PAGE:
Sunday, May 8, 2011

My Top 10 Flowering Shrubs

   Anyone in the nursery business can tell you that sales of plants skyrocket when they are in bloom.  Azaleas sell well in the spring when they are blooming, the same can be said about roses in the summer.  We all can be guilty of the impulse buying.  We see something, we really like it, so we buy it.  That, however, is a really poor way to landscape.  We should plan ahead.... and plant when the season and weather best dictates it.  I believe that a quality landscape design incorporates different plantings that bloom at different times.  An ideal plan has something of interest (blooms or color changes as in Red Maples in the fall) 12 months a year.    Another good source, particularly if you live in the St. Louis area is Landscape Concepts. OK, here are my top ten favorite flowering shrubs:

  • Azalea - genus Rhododendron -Azaleas are a signature plant in the south.  From Augusta National to what seems like 100 percent of landscapes of older stately homes - azaleas are prominent in spring.  An extremely large variety of azalea species, hybrids and cultivars are available.  Most can trace their family tree back to  the Orient.  Among the standard variety blooming once a year around Easter - I like the 'Hershy Red' and 'Delaware Valley White'.  There is also available a low growing, late blooming variety - the 'Gumpo' azalea.  By far my favorite, however, is the newly released Encore™ series of azaleas.  They offer blooms twice a year, in the spring and again in the fall.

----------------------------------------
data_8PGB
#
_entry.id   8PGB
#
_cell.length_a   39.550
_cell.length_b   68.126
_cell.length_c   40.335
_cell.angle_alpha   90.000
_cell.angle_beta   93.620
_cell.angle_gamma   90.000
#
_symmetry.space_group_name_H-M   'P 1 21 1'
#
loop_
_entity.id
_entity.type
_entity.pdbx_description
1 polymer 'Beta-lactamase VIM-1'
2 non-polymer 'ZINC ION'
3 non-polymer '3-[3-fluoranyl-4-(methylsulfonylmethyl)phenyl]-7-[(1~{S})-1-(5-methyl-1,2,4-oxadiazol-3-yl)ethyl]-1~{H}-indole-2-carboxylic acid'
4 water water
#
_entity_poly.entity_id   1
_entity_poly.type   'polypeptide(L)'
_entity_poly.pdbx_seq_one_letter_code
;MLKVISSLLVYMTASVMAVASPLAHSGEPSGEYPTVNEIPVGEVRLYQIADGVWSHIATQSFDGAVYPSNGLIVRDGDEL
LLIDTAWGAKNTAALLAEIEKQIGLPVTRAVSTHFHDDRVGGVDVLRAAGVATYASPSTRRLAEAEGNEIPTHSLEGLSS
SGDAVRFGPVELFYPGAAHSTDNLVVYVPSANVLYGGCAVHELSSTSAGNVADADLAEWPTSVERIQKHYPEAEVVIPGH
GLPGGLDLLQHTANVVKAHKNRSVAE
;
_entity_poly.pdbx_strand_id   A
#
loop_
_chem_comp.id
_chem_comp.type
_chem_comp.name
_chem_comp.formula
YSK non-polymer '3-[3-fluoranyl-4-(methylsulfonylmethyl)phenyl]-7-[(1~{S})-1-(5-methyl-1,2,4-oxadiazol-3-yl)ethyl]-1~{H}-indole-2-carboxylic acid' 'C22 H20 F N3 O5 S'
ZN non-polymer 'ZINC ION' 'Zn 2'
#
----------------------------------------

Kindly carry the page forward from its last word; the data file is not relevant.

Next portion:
• Knockout Rose - rosa 'knock out' -

  • "Despite the great possibilities for failure, the burdensome work, and the lack of glamour, my hobby became a passion. Even with successes, it didn't take me long to realize that growing roses would be more fun if it entailed less work."- William Radler, breeder/inventor of the Kockout Rose. You plant this rose just as you do most shrubs and you get beautiful blooms from spring until frost.  Very little maintenance is required.

  • Endless Summer Hydrangea -Hydrangea macrophylla 'Endless Summer'

  • In our southern climate most Hydrangeas only bloom once per year.  The 'Endless Summer' variety usually will have two full blooming periods.  'Endless Summer' may be pink, blue or lavender, depending on the soil in which it is grown. 

  • Yuletide Camellia - Camellia sasanqua 'Yuletide'

  •   Sometimes referred to as Christmas Camellias, the sasanqua varieties of Camellia are native to the evergreen, coastal forests of southern Japan. It was introduced by Dutch traders into Europe in 1869. Yuletide is a chance seedling of Kanjiro and originated at Nuccio's Nurseries in Altadena, CA. The Japanese use the leaves of sasanqua to make tea, and the seeds are pressed into tea seed oil for use as a lubricant and in cooking and cosmetics.
      This variety of the Camellia Sasanqua as well as many others are good choices for a large bed around a tree or even as a hedge.  It is also an excellent choice if you want an Espalier.

  • Camellia Japonica - Camellia japonica 'Governor Mouton'  -